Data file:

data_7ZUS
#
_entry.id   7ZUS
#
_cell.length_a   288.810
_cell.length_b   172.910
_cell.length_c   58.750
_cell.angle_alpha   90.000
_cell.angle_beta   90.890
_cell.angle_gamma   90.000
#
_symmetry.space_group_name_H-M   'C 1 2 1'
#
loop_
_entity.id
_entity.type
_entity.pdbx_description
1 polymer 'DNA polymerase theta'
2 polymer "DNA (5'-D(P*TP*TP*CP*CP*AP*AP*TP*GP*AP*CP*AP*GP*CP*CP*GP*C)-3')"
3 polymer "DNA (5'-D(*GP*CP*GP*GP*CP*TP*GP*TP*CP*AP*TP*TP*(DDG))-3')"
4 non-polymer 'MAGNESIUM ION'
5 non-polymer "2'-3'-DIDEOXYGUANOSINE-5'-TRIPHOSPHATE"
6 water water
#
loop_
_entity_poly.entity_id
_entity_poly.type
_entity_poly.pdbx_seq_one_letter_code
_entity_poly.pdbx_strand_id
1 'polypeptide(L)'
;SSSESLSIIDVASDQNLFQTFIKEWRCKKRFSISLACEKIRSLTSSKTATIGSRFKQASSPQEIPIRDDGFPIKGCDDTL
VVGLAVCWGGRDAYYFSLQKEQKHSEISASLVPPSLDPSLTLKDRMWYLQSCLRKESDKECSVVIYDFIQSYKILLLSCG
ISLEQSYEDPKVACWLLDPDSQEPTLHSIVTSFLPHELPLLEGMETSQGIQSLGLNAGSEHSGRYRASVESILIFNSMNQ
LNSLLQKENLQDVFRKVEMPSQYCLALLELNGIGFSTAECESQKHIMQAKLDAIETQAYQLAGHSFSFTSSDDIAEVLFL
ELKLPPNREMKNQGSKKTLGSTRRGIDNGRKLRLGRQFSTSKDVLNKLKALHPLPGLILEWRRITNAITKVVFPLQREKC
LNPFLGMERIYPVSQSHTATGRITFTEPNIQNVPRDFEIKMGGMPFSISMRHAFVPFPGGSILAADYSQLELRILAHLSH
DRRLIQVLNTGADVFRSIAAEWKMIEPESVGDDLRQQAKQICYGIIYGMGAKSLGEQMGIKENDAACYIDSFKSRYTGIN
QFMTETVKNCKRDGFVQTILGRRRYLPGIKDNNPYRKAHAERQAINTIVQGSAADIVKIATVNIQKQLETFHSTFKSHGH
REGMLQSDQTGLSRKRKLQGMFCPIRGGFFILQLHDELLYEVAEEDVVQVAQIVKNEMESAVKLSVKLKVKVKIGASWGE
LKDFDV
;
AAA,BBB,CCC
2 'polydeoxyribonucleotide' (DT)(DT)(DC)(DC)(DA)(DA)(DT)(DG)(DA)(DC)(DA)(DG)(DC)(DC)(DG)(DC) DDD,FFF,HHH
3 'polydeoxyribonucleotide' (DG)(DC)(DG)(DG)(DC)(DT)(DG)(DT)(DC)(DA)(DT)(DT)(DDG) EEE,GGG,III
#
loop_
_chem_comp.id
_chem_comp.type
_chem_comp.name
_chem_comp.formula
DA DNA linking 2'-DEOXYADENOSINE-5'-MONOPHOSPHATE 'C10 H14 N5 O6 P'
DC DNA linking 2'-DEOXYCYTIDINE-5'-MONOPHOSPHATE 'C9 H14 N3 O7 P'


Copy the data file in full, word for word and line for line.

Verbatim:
data_7ZUS
#
_entry.id   7ZUS
#
_cell.length_a   288.810
_cell.length_b   172.910
_cell.length_c   58.750
_cell.angle_alpha   90.000
_cell.angle_beta   90.890
_cell.angle_gamma   90.000
#
_symmetry.space_group_name_H-M   'C 1 2 1'
#
loop_
_entity.id
_entity.type
_entity.pdbx_description
1 polymer 'DNA polymerase theta'
2 polymer "DNA (5'-D(P*TP*TP*CP*CP*AP*AP*TP*GP*AP*CP*AP*GP*CP*CP*GP*C)-3')"
3 polymer "DNA (5'-D(*GP*CP*GP*GP*CP*TP*GP*TP*CP*AP*TP*TP*(DDG))-3')"
4 non-polymer 'MAGNESIUM ION'
5 non-polymer "2'-3'-DIDEOXYGUANOSINE-5'-TRIPHOSPHATE"
6 water water
#
loop_
_entity_poly.entity_id
_entity_poly.type
_entity_poly.pdbx_seq_one_letter_code
_entity_poly.pdbx_strand_id
1 'polypeptide(L)'
;SSSESLSIIDVASDQNLFQTFIKEWRCKKRFSISLACEKIRSLTSSKTATIGSRFKQASSPQEIPIRDDGFPIKGCDDTL
VVGLAVCWGGRDAYYFSLQKEQKHSEISASLVPPSLDPSLTLKDRMWYLQSCLRKESDKECSVVIYDFIQSYKILLLSCG
ISLEQSYEDPKVACWLLDPDSQEPTLHSIVTSFLPHELPLLEGMETSQGIQSLGLNAGSEHSGRYRASVESILIFNSMNQ
LNSLLQKENLQDVFRKVEMPSQYCLALLELNGIGFSTAECESQKHIMQAKLDAIETQAYQLAGHSFSFTSSDDIAEVLFL
ELKLPPNREMKNQGSKKTLGSTRRGIDNGRKLRLGRQFSTSKDVLNKLKALHPLPGLILEWRRITNAITKVVFPLQREKC
LNPFLGMERIYPVSQSHTATGRITFTEPNIQNVPRDFEIKMGGMPFSISMRHAFVPFPGGSILAADYSQLELRILAHLSH
DRRLIQVLNTGADVFRSIAAEWKMIEPESVGDDLRQQAKQICYGIIYGMGAKSLGEQMGIKENDAACYIDSFKSRYTGIN
QFMTETVKNCKRDGFVQTILGRRRYLPGIKDNNPYRKAHAERQAINTIVQGSAADIVKIATVNIQKQLETFHSTFKSHGH
REGMLQSDQTGLSRKRKLQGMFCPIRGGFFILQLHDELLYEVAEEDVVQVAQIVKNEMESAVKLSVKLKVKVKIGASWGE
LKDFDV
;
AAA,BBB,CCC
2 'polydeoxyribonucleotide' (DT)(DT)(DC)(DC)(DA)(DA)(DT)(DG)(DA)(DC)(DA)(DG)(DC)(DC)(DG)(DC) DDD,FFF,HHH
3 'polydeoxyribonucleotide' (DG)(DC)(DG)(DG)(DC)(DT)(DG)(DT)(DC)(DA)(DT)(DT)(DDG) EEE,GGG,III
#
loop_
_chem_comp.id
_chem_comp.type
_chem_comp.name
_chem_comp.formula
DA DNA linking 2'-DEOXYADENOSINE-5'-MONOPHOSPHATE 'C10 H14 N5 O6 P'
DC DNA linking 2'-DEOXYCYTIDINE-5'-MONOPHOSPHATE 'C9 H14 N3 O7 P'